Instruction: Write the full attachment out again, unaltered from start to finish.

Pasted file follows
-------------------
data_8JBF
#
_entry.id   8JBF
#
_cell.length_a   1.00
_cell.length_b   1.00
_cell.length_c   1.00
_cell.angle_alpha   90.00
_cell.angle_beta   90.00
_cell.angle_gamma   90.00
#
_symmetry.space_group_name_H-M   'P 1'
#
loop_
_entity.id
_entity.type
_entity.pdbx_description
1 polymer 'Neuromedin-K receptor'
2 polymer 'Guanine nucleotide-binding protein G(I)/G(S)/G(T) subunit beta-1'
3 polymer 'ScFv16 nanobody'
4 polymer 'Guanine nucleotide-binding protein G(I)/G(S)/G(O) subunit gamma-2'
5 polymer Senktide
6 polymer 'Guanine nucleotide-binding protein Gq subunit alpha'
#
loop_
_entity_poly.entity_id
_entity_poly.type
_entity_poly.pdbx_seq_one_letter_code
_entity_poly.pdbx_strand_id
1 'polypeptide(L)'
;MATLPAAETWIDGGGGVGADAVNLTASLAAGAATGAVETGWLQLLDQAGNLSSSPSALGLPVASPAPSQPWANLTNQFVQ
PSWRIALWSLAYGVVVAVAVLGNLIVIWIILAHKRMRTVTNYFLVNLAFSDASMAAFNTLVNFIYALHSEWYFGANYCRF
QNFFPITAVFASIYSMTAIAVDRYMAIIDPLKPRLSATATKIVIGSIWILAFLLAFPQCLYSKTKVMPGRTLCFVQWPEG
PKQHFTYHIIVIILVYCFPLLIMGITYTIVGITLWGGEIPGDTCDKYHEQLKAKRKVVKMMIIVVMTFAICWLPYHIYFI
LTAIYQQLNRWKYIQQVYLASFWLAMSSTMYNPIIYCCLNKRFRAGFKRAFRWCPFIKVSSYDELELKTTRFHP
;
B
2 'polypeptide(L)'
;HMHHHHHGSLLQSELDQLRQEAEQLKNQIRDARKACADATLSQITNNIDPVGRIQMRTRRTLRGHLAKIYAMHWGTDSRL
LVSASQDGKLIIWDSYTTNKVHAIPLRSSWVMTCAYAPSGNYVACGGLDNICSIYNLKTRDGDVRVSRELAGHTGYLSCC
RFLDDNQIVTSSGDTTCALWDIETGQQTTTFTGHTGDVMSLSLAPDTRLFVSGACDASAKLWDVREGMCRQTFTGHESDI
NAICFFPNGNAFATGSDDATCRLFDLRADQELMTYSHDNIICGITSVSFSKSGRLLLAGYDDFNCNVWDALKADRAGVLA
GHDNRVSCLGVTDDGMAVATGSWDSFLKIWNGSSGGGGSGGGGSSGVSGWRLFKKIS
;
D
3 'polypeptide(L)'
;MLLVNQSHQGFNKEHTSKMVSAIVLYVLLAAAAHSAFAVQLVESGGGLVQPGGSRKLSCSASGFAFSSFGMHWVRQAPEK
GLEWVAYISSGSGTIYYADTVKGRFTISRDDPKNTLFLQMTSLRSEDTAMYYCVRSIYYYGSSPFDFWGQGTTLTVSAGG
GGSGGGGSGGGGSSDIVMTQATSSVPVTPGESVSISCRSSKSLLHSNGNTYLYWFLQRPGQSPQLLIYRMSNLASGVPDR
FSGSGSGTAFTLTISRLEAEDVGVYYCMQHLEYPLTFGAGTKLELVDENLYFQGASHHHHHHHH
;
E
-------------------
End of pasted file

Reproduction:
data_8JBF
#
_entry.id   8JBF
#
_cell.length_a   1.00
_cell.length_b   1.00
_cell.length_c   1.00
_cell.angle_alpha   90.00
_cell.angle_beta   90.00
_cell.angle_gamma   90.00
#
_symmetry.space_group_name_H-M   'P 1'
#
loop_
_entity.id
_entity.type
_entity.pdbx_description
1 polymer 'Neuromedin-K receptor'
2 polymer 'Guanine nucleotide-binding protein G(I)/G(S)/G(T) subunit beta-1'
3 polymer 'ScFv16 nanobody'
4 polymer 'Guanine nucleotide-binding protein G(I)/G(S)/G(O) subunit gamma-2'
5 polymer Senktide
6 polymer 'Guanine nucleotide-binding protein Gq subunit alpha'
#
loop_
_entity_poly.entity_id
_entity_poly.type
_entity_poly.pdbx_seq_one_letter_code
_entity_poly.pdbx_strand_id
1 'polypeptide(L)'
;MATLPAAETWIDGGGGVGADAVNLTASLAAGAATGAVETGWLQLLDQAGNLSSSPSALGLPVASPAPSQPWANLTNQFVQ
PSWRIALWSLAYGVVVAVAVLGNLIVIWIILAHKRMRTVTNYFLVNLAFSDASMAAFNTLVNFIYALHSEWYFGANYCRF
QNFFPITAVFASIYSMTAIAVDRYMAIIDPLKPRLSATATKIVIGSIWILAFLLAFPQCLYSKTKVMPGRTLCFVQWPEG
PKQHFTYHIIVIILVYCFPLLIMGITYTIVGITLWGGEIPGDTCDKYHEQLKAKRKVVKMMIIVVMTFAICWLPYHIYFI
LTAIYQQLNRWKYIQQVYLASFWLAMSSTMYNPIIYCCLNKRFRAGFKRAFRWCPFIKVSSYDELELKTTRFHP
;
B
2 'polypeptide(L)'
;HMHHHHHGSLLQSELDQLRQEAEQLKNQIRDARKACADATLSQITNNIDPVGRIQMRTRRTLRGHLAKIYAMHWGTDSRL
LVSASQDGKLIIWDSYTTNKVHAIPLRSSWVMTCAYAPSGNYVACGGLDNICSIYNLKTRDGDVRVSRELAGHTGYLSCC
RFLDDNQIVTSSGDTTCALWDIETGQQTTTFTGHTGDVMSLSLAPDTRLFVSGACDASAKLWDVREGMCRQTFTGHESDI
NAICFFPNGNAFATGSDDATCRLFDLRADQELMTYSHDNIICGITSVSFSKSGRLLLAGYDDFNCNVWDALKADRAGVLA
GHDNRVSCLGVTDDGMAVATGSWDSFLKIWNGSSGGGGSGGGGSSGVSGWRLFKKIS
;
D
3 'polypeptide(L)'
;MLLVNQSHQGFNKEHTSKMVSAIVLYVLLAAAAHSAFAVQLVESGGGLVQPGGSRKLSCSASGFAFSSFGMHWVRQAPEK
GLEWVAYISSGSGTIYYADTVKGRFTISRDDPKNTLFLQMTSLRSEDTAMYYCVRSIYYYGSSPFDFWGQGTTLTVSAGG
GGSGGGGSGGGGSSDIVMTQATSSVPVTPGESVSISCRSSKSLLHSNGNTYLYWFLQRPGQSPQLLIYRMSNLASGVPDR
FSGSGSGTAFTLTISRLEAEDVGVYYCMQHLEYPLTFGAGTKLELVDENLYFQGASHHHHHHHH
;
E